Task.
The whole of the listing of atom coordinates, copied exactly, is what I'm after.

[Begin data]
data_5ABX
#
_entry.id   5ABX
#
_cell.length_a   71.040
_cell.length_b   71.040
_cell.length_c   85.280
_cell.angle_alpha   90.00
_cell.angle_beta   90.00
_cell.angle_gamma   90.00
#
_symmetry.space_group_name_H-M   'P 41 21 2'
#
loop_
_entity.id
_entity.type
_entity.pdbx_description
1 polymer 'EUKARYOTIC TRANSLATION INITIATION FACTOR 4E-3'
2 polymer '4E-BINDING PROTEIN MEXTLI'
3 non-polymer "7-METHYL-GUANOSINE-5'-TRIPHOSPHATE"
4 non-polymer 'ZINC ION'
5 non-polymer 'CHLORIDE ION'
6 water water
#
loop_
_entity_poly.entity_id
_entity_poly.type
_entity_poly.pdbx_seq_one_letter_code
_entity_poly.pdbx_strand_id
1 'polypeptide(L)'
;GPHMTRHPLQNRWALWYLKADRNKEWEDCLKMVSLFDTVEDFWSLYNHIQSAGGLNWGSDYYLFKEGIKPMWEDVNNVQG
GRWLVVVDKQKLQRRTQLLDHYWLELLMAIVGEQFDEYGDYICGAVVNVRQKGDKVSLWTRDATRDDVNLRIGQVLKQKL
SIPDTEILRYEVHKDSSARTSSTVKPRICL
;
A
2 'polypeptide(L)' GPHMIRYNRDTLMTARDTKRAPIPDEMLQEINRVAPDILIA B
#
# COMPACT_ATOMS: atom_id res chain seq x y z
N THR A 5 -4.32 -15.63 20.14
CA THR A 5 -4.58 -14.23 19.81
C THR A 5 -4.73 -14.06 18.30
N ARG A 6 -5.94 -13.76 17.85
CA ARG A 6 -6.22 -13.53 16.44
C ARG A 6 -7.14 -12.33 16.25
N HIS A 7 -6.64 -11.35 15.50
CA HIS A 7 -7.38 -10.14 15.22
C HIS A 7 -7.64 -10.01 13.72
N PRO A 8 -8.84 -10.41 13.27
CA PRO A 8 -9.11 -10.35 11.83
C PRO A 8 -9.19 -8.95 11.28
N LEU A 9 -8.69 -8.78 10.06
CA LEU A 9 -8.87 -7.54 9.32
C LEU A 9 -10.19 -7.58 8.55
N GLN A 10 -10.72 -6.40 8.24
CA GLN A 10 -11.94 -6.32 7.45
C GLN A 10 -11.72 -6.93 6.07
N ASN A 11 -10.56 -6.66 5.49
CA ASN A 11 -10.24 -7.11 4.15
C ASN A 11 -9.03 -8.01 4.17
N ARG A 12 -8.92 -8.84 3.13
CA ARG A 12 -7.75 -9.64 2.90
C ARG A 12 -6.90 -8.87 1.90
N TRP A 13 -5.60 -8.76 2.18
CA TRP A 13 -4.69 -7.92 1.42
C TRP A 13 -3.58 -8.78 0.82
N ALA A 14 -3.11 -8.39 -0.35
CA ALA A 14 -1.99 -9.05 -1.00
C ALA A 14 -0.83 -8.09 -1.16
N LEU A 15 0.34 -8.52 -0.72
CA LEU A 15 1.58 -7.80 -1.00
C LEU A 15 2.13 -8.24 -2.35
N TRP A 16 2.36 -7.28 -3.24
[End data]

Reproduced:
data_5ABX
#
_entry.id   5ABX
#
_cell.length_a   71.040
_cell.length_b   71.040
_cell.length_c   85.280
_cell.angle_alpha   90.00
_cell.angle_beta   90.00
_cell.angle_gamma   90.00
#
_symmetry.space_group_name_H-M   'P 41 21 2'
#
loop_
_entity.id
_entity.type
_entity.pdbx_description
1 polymer 'EUKARYOTIC TRANSLATION INITIATION FACTOR 4E-3'
2 polymer '4E-BINDING PROTEIN MEXTLI'
3 non-polymer "7-METHYL-GUANOSINE-5'-TRIPHOSPHATE"
4 non-polymer 'ZINC ION'
5 non-polymer 'CHLORIDE ION'
6 water water
#
loop_
_entity_poly.entity_id
_entity_poly.type
_entity_poly.pdbx_seq_one_letter_code
_entity_poly.pdbx_strand_id
1 'polypeptide(L)'
;GPHMTRHPLQNRWALWYLKADRNKEWEDCLKMVSLFDTVEDFWSLYNHIQSAGGLNWGSDYYLFKEGIKPMWEDVNNVQG
GRWLVVVDKQKLQRRTQLLDHYWLELLMAIVGEQFDEYGDYICGAVVNVRQKGDKVSLWTRDATRDDVNLRIGQVLKQKL
SIPDTEILRYEVHKDSSARTSSTVKPRICL
;
A
2 'polypeptide(L)' GPHMIRYNRDTLMTARDTKRAPIPDEMLQEINRVAPDILIA B
#
# COMPACT_ATOMS: atom_id res chain seq x y z
N THR A 5 -4.32 -15.63 20.14
CA THR A 5 -4.58 -14.23 19.81
C THR A 5 -4.73 -14.06 18.30
N ARG A 6 -5.94 -13.76 17.85
CA ARG A 6 -6.22 -13.53 16.44
C ARG A 6 -7.14 -12.33 16.25
N HIS A 7 -6.64 -11.35 15.50
CA HIS A 7 -7.38 -10.14 15.22
C HIS A 7 -7.64 -10.01 13.72
N PRO A 8 -8.84 -10.41 13.27
CA PRO A 8 -9.11 -10.35 11.83
C PRO A 8 -9.19 -8.95 11.28
N LEU A 9 -8.69 -8.78 10.06
CA LEU A 9 -8.87 -7.54 9.32
C LEU A 9 -10.19 -7.58 8.55
N GLN A 10 -10.72 -6.40 8.24
CA GLN A 10 -11.94 -6.32 7.45
C GLN A 10 -11.72 -6.93 6.07
N ASN A 11 -10.56 -6.66 5.49
CA ASN A 11 -10.24 -7.11 4.15
C ASN A 11 -9.03 -8.01 4.17
N ARG A 12 -8.92 -8.84 3.13
CA ARG A 12 -7.75 -9.64 2.90
C ARG A 12 -6.90 -8.87 1.90
N TRP A 13 -5.60 -8.76 2.18
CA TRP A 13 -4.69 -7.92 1.42
C TRP A 13 -3.58 -8.78 0.82
N ALA A 14 -3.11 -8.39 -0.35
CA ALA A 14 -1.99 -9.05 -1.00
C ALA A 14 -0.83 -8.09 -1.16
N LEU A 15 0.34 -8.52 -0.72
CA LEU A 15 1.58 -7.80 -1.00
C LEU A 15 2.13 -8.24 -2.35
N TRP A 16 2.36 -7.28 -3.24